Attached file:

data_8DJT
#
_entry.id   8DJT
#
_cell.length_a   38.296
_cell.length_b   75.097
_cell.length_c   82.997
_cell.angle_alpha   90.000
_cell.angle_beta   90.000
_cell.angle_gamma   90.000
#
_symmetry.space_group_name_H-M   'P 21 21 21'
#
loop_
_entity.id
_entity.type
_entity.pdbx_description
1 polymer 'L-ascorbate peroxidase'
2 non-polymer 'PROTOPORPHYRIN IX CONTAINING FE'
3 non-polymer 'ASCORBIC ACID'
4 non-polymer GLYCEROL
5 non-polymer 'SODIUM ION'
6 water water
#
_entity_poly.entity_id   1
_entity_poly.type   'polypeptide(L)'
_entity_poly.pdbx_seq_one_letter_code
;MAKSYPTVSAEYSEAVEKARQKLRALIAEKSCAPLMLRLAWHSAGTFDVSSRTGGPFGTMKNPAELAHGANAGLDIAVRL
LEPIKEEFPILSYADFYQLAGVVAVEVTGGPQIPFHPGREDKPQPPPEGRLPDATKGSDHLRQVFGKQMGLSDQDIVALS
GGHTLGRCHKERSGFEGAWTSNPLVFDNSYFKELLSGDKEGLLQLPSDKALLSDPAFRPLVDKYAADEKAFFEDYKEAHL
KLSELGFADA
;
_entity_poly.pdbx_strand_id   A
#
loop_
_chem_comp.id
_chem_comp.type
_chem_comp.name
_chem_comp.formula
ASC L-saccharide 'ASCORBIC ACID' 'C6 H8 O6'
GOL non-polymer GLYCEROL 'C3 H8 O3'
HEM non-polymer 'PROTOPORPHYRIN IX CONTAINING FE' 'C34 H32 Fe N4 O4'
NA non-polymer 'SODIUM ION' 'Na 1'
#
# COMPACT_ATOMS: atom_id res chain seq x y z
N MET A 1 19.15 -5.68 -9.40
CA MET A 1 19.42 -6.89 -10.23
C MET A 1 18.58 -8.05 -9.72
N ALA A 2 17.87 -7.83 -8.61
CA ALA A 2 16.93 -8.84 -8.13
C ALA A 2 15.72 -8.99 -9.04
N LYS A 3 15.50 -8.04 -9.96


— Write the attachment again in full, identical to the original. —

data_8DJT
#
_entry.id   8DJT
#
_cell.length_a   38.296
_cell.length_b   75.097
_cell.length_c   82.997
_cell.angle_alpha   90.000
_cell.angle_beta   90.000
_cell.angle_gamma   90.000
#
_symmetry.space_group_name_H-M   'P 21 21 21'
#
loop_
_entity.id
_entity.type
_entity.pdbx_description
1 polymer 'L-ascorbate peroxidase'
2 non-polymer 'PROTOPORPHYRIN IX CONTAINING FE'
3 non-polymer 'ASCORBIC ACID'
4 non-polymer GLYCEROL
5 non-polymer 'SODIUM ION'
6 water water
#
_entity_poly.entity_id   1
_entity_poly.type   'polypeptide(L)'
_entity_poly.pdbx_seq_one_letter_code
;MAKSYPTVSAEYSEAVEKARQKLRALIAEKSCAPLMLRLAWHSAGTFDVSSRTGGPFGTMKNPAELAHGANAGLDIAVRL
LEPIKEEFPILSYADFYQLAGVVAVEVTGGPQIPFHPGREDKPQPPPEGRLPDATKGSDHLRQVFGKQMGLSDQDIVALS
GGHTLGRCHKERSGFEGAWTSNPLVFDNSYFKELLSGDKEGLLQLPSDKALLSDPAFRPLVDKYAADEKAFFEDYKEAHL
KLSELGFADA
;
_entity_poly.pdbx_strand_id   A
#
loop_
_chem_comp.id
_chem_comp.type
_chem_comp.name
_chem_comp.formula
ASC L-saccharide 'ASCORBIC ACID' 'C6 H8 O6'
GOL non-polymer GLYCEROL 'C3 H8 O3'
HEM non-polymer 'PROTOPORPHYRIN IX CONTAINING FE' 'C34 H32 Fe N4 O4'
NA non-polymer 'SODIUM ION' 'Na 1'
#
# COMPACT_ATOMS: atom_id res chain seq x y z
N MET A 1 19.15 -5.68 -9.40
CA MET A 1 19.42 -6.89 -10.23
C MET A 1 18.58 -8.05 -9.72
N ALA A 2 17.87 -7.83 -8.61
CA ALA A 2 16.93 -8.84 -8.13
C ALA A 2 15.72 -8.99 -9.04
N LYS A 3 15.50 -8.04 -9.96